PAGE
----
Books quotes

We love children’s books too!

If you’re a reader and a mother, like us here at Books for Her, you are probably working to turn your kids into readers as well.

If you have thoughts on the top books for kids, including classics of course, but especially anything new, we want to hear them!  We would like to post lists of top books for kids.

In the meantime, check out these fun children’s classics as modern minimalist posters.

Quiz: Which Type of Historical Romance Heroine Are You?

Quiz-historical-romance

Take this quiz to see who you’d be – and then remember to enter to win a bundle of these books.
#1 What word best describes you?
a) effervescent
b) nonconfrontational (mostly)
c) stealthy
#2 My favorite hobby is …
a) comparative study of the male form
b) looking after my darling baron
c) target practice
#3 What is the perfect late night snack?
a) bread, cheese, meats, lemon tarts … whatever can be liberated from the kitchen
b) the baron’s kisses
c) ratafia, shaken not stirred
#4 My ideal man must have …
a) a sublime derriere
b) an aptitude for growing hardy, contrary flowers
c) brains
#5 What accessory do you never leave home without?
a) my corset (large bosoms are such a trial)
b) my composure
c) my pistol
***
If you choose mostly As … then you are as sparkling and resourceful as Her Serene Royal Highness Dagmar from The Truth About Leo by Katie MacAlister. Dagmar may have been raised in a strictly formal manner, but she’s never let that stop her from pursuing anything that catches her interest. She’s a bit quirky, marches to her own drummer, and has a fine, fine appreciation of the manly form.
If you choose mostly Bs … then you are clearly the stuff a baroness is made of, much like Millicent, from The Traitor. Milly is sweet, fierce, determined, and brave but slow to trust. Sebastian, Baron St. Clair, is ALSO sweet, fierce, determined and brave, and relentless when it comes to protecting those he cares for. Alas for both Sebastian and Milly, an enemy stalks them who is not sweet. By the time Milly is done with Sebastian’s enemies, they are not very brave either. So if you chose mostly B’s, the bad guys better steer mighty clear of you!
If you choose mostly Cs … then you are equipped to be a master spy like Jane Bonde from Love and Let Spy by Shana Galen. Jane is smart, cunning, and loyal, but she has her weaknesses too. Her latest weakness goes by the name Dominic Griffyn. Planning a wedding and defeating a villain intent upon the destruction of England is tricky, but if you’re the sort who multitasks easily, then you too have Jane’s unique skills and panache.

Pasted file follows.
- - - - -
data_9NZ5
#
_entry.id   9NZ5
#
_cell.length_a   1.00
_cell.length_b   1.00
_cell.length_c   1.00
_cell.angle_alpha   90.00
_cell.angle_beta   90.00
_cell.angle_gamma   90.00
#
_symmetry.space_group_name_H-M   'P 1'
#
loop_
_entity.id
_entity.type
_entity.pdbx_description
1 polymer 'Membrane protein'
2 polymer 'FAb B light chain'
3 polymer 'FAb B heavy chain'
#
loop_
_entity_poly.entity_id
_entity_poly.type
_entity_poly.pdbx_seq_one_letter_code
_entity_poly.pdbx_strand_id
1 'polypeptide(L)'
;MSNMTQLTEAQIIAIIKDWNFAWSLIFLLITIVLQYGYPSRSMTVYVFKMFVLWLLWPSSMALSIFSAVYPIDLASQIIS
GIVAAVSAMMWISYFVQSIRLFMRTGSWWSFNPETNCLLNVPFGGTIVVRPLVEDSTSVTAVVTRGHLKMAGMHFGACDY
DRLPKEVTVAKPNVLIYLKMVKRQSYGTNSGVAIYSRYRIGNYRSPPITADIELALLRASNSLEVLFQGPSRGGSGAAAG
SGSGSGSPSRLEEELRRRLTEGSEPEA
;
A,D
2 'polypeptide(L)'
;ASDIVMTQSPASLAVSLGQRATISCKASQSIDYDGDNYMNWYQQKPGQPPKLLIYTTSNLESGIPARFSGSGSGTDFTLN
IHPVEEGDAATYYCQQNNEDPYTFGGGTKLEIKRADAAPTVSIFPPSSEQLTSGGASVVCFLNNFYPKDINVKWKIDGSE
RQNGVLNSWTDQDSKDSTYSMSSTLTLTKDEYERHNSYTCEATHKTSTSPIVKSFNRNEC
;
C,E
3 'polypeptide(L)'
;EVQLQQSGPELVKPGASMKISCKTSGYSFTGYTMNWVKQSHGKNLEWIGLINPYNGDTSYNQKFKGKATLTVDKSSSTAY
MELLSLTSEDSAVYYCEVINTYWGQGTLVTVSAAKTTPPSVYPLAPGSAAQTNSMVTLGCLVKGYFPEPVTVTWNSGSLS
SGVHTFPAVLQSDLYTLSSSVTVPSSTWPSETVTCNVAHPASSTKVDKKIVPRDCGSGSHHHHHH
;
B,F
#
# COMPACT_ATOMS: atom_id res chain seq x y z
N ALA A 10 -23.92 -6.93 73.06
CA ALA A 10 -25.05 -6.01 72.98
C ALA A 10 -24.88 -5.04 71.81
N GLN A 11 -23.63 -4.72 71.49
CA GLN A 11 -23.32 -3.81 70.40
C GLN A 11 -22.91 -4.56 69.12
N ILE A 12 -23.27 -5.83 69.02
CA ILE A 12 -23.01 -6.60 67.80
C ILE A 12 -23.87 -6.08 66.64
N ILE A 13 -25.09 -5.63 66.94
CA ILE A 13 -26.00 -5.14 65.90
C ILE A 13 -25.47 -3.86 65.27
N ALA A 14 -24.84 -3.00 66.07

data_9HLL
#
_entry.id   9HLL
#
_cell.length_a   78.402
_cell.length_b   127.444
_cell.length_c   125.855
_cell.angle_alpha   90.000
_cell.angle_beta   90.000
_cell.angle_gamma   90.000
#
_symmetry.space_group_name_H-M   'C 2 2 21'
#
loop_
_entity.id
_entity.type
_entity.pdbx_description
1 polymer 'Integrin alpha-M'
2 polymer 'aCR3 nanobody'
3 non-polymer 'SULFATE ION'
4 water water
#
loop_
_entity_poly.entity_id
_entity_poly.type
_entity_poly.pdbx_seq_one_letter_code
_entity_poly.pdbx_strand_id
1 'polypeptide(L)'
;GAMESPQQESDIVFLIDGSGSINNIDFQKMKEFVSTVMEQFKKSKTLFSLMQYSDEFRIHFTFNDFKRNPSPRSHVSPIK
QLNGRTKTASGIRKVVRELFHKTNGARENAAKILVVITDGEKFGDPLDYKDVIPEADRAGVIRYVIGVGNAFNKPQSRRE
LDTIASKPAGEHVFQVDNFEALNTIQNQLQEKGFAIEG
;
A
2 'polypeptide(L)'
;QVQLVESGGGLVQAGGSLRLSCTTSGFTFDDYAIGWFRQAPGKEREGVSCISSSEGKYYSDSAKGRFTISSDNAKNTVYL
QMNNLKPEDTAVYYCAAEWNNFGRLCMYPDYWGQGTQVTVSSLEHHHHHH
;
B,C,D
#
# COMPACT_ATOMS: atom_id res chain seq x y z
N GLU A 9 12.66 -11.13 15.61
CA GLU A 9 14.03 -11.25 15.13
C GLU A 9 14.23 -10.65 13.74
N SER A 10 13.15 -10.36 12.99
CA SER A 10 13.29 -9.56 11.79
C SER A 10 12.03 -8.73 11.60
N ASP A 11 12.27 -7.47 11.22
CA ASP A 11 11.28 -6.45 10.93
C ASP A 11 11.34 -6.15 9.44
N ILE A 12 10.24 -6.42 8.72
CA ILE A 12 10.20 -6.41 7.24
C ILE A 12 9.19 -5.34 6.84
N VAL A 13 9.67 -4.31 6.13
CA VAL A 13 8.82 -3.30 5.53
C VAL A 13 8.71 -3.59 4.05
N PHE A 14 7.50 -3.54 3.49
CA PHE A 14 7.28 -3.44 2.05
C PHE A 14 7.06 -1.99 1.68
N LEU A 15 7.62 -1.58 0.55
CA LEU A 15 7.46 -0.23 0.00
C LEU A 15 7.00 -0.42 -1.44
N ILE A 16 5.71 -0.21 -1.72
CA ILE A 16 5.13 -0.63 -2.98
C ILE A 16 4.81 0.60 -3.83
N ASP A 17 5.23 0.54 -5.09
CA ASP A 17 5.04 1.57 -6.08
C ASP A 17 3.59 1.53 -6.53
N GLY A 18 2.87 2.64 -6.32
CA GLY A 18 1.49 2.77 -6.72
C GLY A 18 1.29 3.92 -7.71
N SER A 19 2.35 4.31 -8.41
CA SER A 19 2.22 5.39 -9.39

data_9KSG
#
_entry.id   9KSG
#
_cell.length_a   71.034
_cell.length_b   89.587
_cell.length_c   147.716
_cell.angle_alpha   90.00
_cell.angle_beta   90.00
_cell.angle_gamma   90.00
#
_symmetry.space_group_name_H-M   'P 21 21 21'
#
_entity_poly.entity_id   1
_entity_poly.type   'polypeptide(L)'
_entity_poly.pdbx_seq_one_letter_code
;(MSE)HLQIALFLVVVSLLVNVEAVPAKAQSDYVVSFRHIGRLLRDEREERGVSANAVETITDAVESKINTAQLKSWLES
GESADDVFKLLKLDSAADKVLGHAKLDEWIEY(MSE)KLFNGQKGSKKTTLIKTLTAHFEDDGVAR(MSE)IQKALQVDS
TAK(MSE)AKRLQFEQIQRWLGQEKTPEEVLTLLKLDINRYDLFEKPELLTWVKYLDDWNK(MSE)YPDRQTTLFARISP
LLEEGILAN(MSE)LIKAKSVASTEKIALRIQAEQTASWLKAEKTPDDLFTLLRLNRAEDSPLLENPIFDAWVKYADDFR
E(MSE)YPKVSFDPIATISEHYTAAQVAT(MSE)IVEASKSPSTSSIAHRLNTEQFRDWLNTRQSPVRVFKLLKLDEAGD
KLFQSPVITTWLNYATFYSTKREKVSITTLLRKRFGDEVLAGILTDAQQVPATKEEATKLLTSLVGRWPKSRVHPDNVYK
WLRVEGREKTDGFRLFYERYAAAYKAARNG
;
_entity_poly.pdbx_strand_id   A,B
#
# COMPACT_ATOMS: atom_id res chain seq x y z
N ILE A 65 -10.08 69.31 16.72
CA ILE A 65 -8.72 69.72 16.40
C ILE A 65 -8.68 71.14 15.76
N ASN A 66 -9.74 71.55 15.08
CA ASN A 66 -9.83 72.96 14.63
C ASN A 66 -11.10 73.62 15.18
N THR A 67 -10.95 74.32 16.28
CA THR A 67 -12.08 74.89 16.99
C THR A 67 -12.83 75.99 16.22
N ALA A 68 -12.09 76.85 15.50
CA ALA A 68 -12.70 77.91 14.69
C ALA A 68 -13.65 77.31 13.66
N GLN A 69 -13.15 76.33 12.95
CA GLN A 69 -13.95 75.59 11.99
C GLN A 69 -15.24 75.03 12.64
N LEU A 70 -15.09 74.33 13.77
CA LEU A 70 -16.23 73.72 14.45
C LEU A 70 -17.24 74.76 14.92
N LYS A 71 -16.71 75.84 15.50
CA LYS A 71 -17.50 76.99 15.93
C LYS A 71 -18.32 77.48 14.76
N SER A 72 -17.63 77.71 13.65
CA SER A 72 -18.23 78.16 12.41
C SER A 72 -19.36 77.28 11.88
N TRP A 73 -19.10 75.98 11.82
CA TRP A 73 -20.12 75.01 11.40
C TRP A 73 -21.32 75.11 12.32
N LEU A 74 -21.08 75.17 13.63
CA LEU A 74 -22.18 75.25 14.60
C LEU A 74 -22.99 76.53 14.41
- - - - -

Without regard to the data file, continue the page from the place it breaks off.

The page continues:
Now you can enter to win: a Rafflecopter giveaway

Where do you get your books?

Tell us: Where do you shop, download and read your books? We want to better customize our site to suit your needs.  We currently provide a lot of links to Amazon.com for Kindle downloads – but if our readers shop elsewhere, we want to know! Please select as many options as applicable and feel free to add your own or leave us a comment.

Thanks for following!

 

Amazon vs. the World

Do you keep up and wonder about the financial relationship between authors, booksellers, publishers and more recently Amazon? I’ve caught several interesting headlines on the battle between Amazon and a top-five publisher Hachette … and this article from Sound and Video Contractor does a great job explaining the honest relationship.

Here’s the full article: Amazon vs. the World.

Some notes from Books for Her:

  • Publishers and booksellers negotiate prices that retailers will sell books – along with the place where the books will be visible (for instance, the books you see at the end of an aisle). This includes ebooks.
  • Recently Hachette didn’t want to agree to Amazon’s ‘rather cutthroat terms’ so its books are not available on Amazon (for instance, J.K. Rowling’s new book The Silkworm (Cormoran Strike Book 2) was not immediately available though it now is). Authors and readers were upset by Amazon.
  • The author, Jason Bovberg, explains that Amazon has actually helped the book publishing industry to be more author-centric. For instance, its self-publishing platform allows authors who wouldn’t have been published to be seen – and potentially get bigger book deals for their next publication.

Bovberg ends his article citing another by Mishka Shubaly, “Sympathy for the Devil: In Defense of Amazon.” “Jeff Bezos didn’t build Amazon: We did. Amazon didn’t buy out and board up independent bookstores. We abandoned them. We chose convenience over community, commerce over art. The Big Five sell glossy covered, sensational page-turners and celebrity tell-alls and escapist vampire soft-porn because this is what we’ve told them we want to read.”

Who’s side are you on?